“The U.S. corporate tax rate is now the highest among developed economies around the world. We are just not competitive, at all,” said Miller. “We are losing jobs in the United States as a result of this high corporate tax rate.”
Miller said there seems to be an idea in the country that the business community is causing the problems.
“I think that is exactly backward. We would say it is, in fact, the government that has caused the problems, and what we need to do is liberate the business community,” said Miller. “If we do that, the market is perfectly capable of creating new business opportunities, new jobs and greater prosperity for all Americans.”
In comparison to America’s 11th place, Hong Kong placed No. 1 for both its global and regional ranking with an overall score of 88.6 points; Singapore placed second for its global ranking with an overall score of 87.8 points; and Canada was ranked sixth globally with a score of 78.0 points.
Hong Kong’s notable successes included trade, investment and financial freedom for open markets; and business, labor and monetary freedom for regulatory efficiency.
Miller said the reason economic freedom is significant is based not only on its relationship to economic factors such as higher per capita income and higher growth rates, but also a correlation with positive social outcomes like reducing poverty rates worldwide.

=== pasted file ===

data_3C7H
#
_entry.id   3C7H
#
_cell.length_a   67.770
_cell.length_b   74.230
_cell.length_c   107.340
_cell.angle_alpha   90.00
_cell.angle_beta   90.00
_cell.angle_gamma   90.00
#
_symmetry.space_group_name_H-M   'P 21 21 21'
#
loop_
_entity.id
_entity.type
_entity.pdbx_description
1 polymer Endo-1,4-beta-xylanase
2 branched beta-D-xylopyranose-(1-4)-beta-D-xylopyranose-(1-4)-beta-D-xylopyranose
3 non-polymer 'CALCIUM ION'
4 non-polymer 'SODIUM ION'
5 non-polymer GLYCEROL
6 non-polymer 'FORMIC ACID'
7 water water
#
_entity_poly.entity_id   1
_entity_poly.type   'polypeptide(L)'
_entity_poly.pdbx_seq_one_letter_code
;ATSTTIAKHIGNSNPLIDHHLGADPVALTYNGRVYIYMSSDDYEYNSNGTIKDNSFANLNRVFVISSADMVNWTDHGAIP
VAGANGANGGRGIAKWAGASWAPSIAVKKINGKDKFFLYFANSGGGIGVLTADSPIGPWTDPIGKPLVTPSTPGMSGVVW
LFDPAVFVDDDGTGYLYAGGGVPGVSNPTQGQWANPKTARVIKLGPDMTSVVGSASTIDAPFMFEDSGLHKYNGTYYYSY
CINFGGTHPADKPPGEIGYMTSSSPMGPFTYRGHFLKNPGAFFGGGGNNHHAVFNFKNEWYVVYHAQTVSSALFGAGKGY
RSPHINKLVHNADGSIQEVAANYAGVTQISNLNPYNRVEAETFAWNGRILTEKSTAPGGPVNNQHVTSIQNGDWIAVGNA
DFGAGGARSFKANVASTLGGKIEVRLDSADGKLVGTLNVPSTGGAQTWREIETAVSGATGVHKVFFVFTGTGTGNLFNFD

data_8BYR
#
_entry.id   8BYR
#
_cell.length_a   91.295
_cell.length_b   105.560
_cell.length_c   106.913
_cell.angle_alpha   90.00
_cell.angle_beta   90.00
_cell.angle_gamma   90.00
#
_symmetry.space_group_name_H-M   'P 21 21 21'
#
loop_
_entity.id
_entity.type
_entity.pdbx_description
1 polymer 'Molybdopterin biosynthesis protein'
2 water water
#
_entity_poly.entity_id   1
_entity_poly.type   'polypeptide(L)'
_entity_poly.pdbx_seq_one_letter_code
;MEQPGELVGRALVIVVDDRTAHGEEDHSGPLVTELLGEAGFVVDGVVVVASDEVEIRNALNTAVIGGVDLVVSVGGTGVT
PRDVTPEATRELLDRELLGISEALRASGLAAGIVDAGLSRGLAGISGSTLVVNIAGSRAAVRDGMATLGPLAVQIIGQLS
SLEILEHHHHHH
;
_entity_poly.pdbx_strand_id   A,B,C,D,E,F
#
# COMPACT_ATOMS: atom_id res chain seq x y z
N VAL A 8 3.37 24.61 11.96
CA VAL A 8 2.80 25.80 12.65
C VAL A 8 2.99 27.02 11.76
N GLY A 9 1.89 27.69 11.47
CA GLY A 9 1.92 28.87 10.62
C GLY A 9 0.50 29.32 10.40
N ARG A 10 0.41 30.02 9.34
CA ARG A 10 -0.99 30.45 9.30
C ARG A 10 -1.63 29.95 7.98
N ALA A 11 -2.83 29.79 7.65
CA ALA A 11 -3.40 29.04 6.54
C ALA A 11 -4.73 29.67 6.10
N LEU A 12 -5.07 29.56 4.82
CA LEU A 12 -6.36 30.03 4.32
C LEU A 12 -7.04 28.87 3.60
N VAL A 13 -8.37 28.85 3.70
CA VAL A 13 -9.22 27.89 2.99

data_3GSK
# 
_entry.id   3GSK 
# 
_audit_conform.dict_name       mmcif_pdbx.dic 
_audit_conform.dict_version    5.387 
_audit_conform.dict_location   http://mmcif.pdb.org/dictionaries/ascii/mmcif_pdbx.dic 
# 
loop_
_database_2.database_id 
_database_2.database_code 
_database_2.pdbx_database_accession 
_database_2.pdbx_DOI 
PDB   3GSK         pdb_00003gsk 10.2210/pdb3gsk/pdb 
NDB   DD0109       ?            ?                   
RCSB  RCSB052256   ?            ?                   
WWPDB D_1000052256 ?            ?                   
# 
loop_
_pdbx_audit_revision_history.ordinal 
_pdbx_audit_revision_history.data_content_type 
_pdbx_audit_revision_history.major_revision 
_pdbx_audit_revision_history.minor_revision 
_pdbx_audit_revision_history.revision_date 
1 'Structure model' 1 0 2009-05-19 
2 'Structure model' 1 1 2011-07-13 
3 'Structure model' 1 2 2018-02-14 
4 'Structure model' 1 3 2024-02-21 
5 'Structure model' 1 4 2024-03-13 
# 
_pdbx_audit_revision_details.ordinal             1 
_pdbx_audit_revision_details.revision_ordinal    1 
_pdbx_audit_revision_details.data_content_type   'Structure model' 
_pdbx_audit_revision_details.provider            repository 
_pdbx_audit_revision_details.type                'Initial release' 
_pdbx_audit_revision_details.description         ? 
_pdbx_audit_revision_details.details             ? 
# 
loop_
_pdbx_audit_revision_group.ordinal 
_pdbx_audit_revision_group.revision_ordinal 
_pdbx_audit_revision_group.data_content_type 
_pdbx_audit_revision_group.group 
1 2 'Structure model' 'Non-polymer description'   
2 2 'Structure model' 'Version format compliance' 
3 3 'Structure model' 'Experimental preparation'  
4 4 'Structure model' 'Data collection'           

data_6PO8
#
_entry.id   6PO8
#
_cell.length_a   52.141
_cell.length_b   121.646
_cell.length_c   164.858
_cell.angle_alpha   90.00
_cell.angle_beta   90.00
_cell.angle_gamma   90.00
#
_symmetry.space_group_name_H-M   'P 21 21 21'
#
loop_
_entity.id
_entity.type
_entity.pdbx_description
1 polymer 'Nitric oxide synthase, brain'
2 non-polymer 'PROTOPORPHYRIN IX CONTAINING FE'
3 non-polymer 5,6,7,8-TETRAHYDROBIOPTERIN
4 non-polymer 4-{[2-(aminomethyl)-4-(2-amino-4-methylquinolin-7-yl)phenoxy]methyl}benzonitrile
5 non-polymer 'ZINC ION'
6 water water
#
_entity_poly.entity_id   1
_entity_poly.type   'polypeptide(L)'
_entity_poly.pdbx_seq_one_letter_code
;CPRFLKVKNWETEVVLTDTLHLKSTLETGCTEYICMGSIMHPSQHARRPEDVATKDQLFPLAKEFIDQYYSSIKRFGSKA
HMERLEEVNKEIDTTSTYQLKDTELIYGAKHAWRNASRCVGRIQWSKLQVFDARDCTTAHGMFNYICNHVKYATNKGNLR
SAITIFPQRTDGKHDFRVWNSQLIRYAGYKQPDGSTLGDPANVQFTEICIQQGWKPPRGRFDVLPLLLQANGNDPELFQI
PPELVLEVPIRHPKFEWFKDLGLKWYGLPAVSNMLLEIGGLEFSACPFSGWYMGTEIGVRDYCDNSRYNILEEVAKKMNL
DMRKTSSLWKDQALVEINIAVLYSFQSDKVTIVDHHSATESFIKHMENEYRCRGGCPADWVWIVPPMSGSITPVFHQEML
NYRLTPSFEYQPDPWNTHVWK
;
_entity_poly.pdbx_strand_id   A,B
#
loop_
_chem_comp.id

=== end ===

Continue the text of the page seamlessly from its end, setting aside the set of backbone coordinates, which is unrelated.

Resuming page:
“You have the basic building blocks of prosperity there, but when you look beyond the money there are a lot of really good social outcomes that happen, as well,” said Miller. “Countries with higher levels of economic freedom have better health care, they do a better job of education their kids, and they even do a better job protecting the environment.”
The Index of Economic Freedom has two main audiences: policymakers on Capitol Hill and policymakers in foreign governments. Miller said there is also a very high level of interest from heads of government, foreign finance ministers, and foreign ministers who are interested in ways to improve their score.
“It doesn’t matter what region we are looking at, and some of the best scores in our index come from every region in the world,” said Miller. “There is universal applicability.”